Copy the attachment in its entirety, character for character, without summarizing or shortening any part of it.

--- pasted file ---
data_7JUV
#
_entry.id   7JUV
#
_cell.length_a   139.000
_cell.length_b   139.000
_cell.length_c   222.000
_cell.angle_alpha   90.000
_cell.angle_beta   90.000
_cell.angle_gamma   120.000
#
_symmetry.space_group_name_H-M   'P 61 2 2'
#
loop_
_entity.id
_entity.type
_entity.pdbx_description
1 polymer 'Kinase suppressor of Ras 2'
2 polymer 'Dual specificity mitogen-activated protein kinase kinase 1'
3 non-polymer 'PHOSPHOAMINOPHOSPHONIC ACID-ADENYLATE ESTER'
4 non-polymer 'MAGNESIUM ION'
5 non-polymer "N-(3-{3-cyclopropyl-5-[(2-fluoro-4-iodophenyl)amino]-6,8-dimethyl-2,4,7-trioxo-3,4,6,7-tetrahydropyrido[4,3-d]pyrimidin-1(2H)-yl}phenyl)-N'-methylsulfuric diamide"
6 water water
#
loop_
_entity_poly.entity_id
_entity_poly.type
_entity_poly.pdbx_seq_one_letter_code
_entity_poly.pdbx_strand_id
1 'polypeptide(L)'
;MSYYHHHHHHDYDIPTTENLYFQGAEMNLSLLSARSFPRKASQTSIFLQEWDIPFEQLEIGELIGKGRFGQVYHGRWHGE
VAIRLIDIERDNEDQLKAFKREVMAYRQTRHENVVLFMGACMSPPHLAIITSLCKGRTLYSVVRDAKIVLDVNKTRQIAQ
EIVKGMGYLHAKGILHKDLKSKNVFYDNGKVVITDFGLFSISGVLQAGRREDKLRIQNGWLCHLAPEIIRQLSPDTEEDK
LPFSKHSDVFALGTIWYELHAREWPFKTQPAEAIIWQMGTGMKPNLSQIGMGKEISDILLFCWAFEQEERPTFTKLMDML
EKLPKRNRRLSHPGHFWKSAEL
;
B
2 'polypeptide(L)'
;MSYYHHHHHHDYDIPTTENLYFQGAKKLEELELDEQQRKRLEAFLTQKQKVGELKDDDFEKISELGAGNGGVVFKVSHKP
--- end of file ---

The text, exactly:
data_7JUV
#
_entry.id   7JUV
#
_cell.length_a   139.000
_cell.length_b   139.000
_cell.length_c   222.000
_cell.angle_alpha   90.000
_cell.angle_beta   90.000
_cell.angle_gamma   120.000
#
_symmetry.space_group_name_H-M   'P 61 2 2'
#
loop_
_entity.id
_entity.type
_entity.pdbx_description
1 polymer 'Kinase suppressor of Ras 2'
2 polymer 'Dual specificity mitogen-activated protein kinase kinase 1'
3 non-polymer 'PHOSPHOAMINOPHOSPHONIC ACID-ADENYLATE ESTER'
4 non-polymer 'MAGNESIUM ION'
5 non-polymer "N-(3-{3-cyclopropyl-5-[(2-fluoro-4-iodophenyl)amino]-6,8-dimethyl-2,4,7-trioxo-3,4,6,7-tetrahydropyrido[4,3-d]pyrimidin-1(2H)-yl}phenyl)-N'-methylsulfuric diamide"
6 water water
#
loop_
_entity_poly.entity_id
_entity_poly.type
_entity_poly.pdbx_seq_one_letter_code
_entity_poly.pdbx_strand_id
1 'polypeptide(L)'
;MSYYHHHHHHDYDIPTTENLYFQGAEMNLSLLSARSFPRKASQTSIFLQEWDIPFEQLEIGELIGKGRFGQVYHGRWHGE
VAIRLIDIERDNEDQLKAFKREVMAYRQTRHENVVLFMGACMSPPHLAIITSLCKGRTLYSVVRDAKIVLDVNKTRQIAQ
EIVKGMGYLHAKGILHKDLKSKNVFYDNGKVVITDFGLFSISGVLQAGRREDKLRIQNGWLCHLAPEIIRQLSPDTEEDK
LPFSKHSDVFALGTIWYELHAREWPFKTQPAEAIIWQMGTGMKPNLSQIGMGKEISDILLFCWAFEQEERPTFTKLMDML
EKLPKRNRRLSHPGHFWKSAEL
;
B
2 'polypeptide(L)'
;MSYYHHHHHHDYDIPTTENLYFQGAKKLEELELDEQQRKRLEAFLTQKQKVGELKDDDFEKISELGAGNGGVVFKVSHKP